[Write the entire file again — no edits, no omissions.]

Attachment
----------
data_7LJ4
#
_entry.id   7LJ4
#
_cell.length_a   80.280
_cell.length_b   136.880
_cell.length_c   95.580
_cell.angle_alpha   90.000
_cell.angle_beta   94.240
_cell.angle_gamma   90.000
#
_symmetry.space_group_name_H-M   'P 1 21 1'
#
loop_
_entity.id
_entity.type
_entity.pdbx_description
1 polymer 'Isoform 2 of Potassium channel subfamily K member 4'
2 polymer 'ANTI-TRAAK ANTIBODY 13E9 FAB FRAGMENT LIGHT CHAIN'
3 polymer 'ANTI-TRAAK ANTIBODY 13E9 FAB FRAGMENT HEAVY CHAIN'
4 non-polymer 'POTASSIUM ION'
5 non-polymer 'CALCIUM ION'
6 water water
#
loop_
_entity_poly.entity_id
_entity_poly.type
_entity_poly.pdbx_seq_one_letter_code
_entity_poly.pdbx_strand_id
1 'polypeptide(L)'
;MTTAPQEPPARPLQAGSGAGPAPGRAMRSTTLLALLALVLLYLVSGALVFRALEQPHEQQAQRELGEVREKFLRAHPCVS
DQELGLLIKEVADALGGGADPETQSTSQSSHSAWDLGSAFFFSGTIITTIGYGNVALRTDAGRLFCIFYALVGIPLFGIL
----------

data_7LJ4
#
_entry.id   7LJ4
#
_cell.length_a   80.280
_cell.length_b   136.880
_cell.length_c   95.580
_cell.angle_alpha   90.000
_cell.angle_beta   94.240
_cell.angle_gamma   90.000
#
_symmetry.space_group_name_H-M   'P 1 21 1'
#
loop_
_entity.id
_entity.type
_entity.pdbx_description
1 polymer 'Isoform 2 of Potassium channel subfamily K member 4'
2 polymer 'ANTI-TRAAK ANTIBODY 13E9 FAB FRAGMENT LIGHT CHAIN'
3 polymer 'ANTI-TRAAK ANTIBODY 13E9 FAB FRAGMENT HEAVY CHAIN'
4 non-polymer 'POTASSIUM ION'
5 non-polymer 'CALCIUM ION'
6 water water
#
loop_
_entity_poly.entity_id
_entity_poly.type
_entity_poly.pdbx_seq_one_letter_code
_entity_poly.pdbx_strand_id
1 'polypeptide(L)'
;MTTAPQEPPARPLQAGSGAGPAPGRAMRSTTLLALLALVLLYLVSGALVFRALEQPHEQQAQRELGEVREKFLRAHPCVS
DQELGLLIKEVADALGGGADPETQSTSQSSHSAWDLGSAFFFSGTIITTIGYGNVALRTDAGRLFCIFYALVGIPLFGIL